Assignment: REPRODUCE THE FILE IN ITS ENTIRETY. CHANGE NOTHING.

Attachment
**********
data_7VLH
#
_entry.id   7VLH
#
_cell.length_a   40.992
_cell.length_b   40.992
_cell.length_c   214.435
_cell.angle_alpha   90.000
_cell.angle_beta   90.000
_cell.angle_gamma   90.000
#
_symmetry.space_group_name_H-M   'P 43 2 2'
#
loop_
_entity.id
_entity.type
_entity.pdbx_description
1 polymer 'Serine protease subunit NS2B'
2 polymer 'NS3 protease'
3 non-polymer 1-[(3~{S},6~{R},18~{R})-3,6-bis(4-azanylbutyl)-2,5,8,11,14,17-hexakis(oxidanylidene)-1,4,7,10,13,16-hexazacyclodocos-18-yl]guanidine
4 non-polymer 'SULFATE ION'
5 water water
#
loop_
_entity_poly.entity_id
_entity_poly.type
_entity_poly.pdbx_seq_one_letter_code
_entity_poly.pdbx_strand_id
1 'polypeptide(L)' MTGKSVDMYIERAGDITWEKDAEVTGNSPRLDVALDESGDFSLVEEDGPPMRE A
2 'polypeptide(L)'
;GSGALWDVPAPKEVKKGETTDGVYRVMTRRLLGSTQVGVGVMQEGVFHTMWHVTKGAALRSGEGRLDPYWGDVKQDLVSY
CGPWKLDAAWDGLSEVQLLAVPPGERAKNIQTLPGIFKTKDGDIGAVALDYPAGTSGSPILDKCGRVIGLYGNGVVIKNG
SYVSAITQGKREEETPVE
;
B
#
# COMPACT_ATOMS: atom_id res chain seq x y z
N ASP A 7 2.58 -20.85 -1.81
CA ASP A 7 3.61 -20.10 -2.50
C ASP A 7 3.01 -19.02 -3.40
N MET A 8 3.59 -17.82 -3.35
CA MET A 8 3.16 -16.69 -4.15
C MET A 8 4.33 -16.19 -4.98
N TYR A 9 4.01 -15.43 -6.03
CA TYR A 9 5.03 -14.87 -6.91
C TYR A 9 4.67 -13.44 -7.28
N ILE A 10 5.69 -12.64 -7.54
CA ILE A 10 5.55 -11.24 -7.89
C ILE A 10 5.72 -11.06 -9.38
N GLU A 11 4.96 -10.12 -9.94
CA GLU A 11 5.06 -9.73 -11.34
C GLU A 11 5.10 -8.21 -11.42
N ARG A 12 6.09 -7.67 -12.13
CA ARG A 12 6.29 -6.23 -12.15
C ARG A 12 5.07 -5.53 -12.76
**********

data_7VLH
#
_entry.id   7VLH
#
_cell.length_a   40.992
_cell.length_b   40.992
_cell.length_c   214.435
_cell.angle_alpha   90.000
_cell.angle_beta   90.000
_cell.angle_gamma   90.000
#
_symmetry.space_group_name_H-M   'P 43 2 2'
#
loop_
_entity.id
_entity.type
_entity.pdbx_description
1 polymer 'Serine protease subunit NS2B'
2 polymer 'NS3 protease'
3 non-polymer 1-[(3~{S},6~{R},18~{R})-3,6-bis(4-azanylbutyl)-2,5,8,11,14,17-hexakis(oxidanylidene)-1,4,7,10,13,16-hexazacyclodocos-18-yl]guanidine
4 non-polymer 'SULFATE ION'
5 water water
#
loop_
_entity_poly.entity_id
_entity_poly.type
_entity_poly.pdbx_seq_one_letter_code
_entity_poly.pdbx_strand_id
1 'polypeptide(L)' MTGKSVDMYIERAGDITWEKDAEVTGNSPRLDVALDESGDFSLVEEDGPPMRE A
2 'polypeptide(L)'
;GSGALWDVPAPKEVKKGETTDGVYRVMTRRLLGSTQVGVGVMQEGVFHTMWHVTKGAALRSGEGRLDPYWGDVKQDLVSY
CGPWKLDAAWDGLSEVQLLAVPPGERAKNIQTLPGIFKTKDGDIGAVALDYPAGTSGSPILDKCGRVIGLYGNGVVIKNG
SYVSAITQGKREEETPVE
;
B
#
# COMPACT_ATOMS: atom_id res chain seq x y z
N ASP A 7 2.58 -20.85 -1.81
CA ASP A 7 3.61 -20.10 -2.50
C ASP A 7 3.01 -19.02 -3.40
N MET A 8 3.59 -17.82 -3.35
CA MET A 8 3.16 -16.69 -4.15
C MET A 8 4.33 -16.19 -4.98
N TYR A 9 4.01 -15.43 -6.03
CA TYR A 9 5.03 -14.87 -6.91
C TYR A 9 4.67 -13.44 -7.28
N ILE A 10 5.69 -12.64 -7.54
CA ILE A 10 5.55 -11.24 -7.89
C ILE A 10 5.72 -11.06 -9.38
N GLU A 11 4.96 -10.12 -9.94
CA GLU A 11 5.06 -9.73 -11.34
C GLU A 11 5.10 -8.21 -11.42
N ARG A 12 6.09 -7.67 -12.13
CA ARG A 12 6.29 -6.23 -12.15
C ARG A 12 5.07 -5.53 -12.76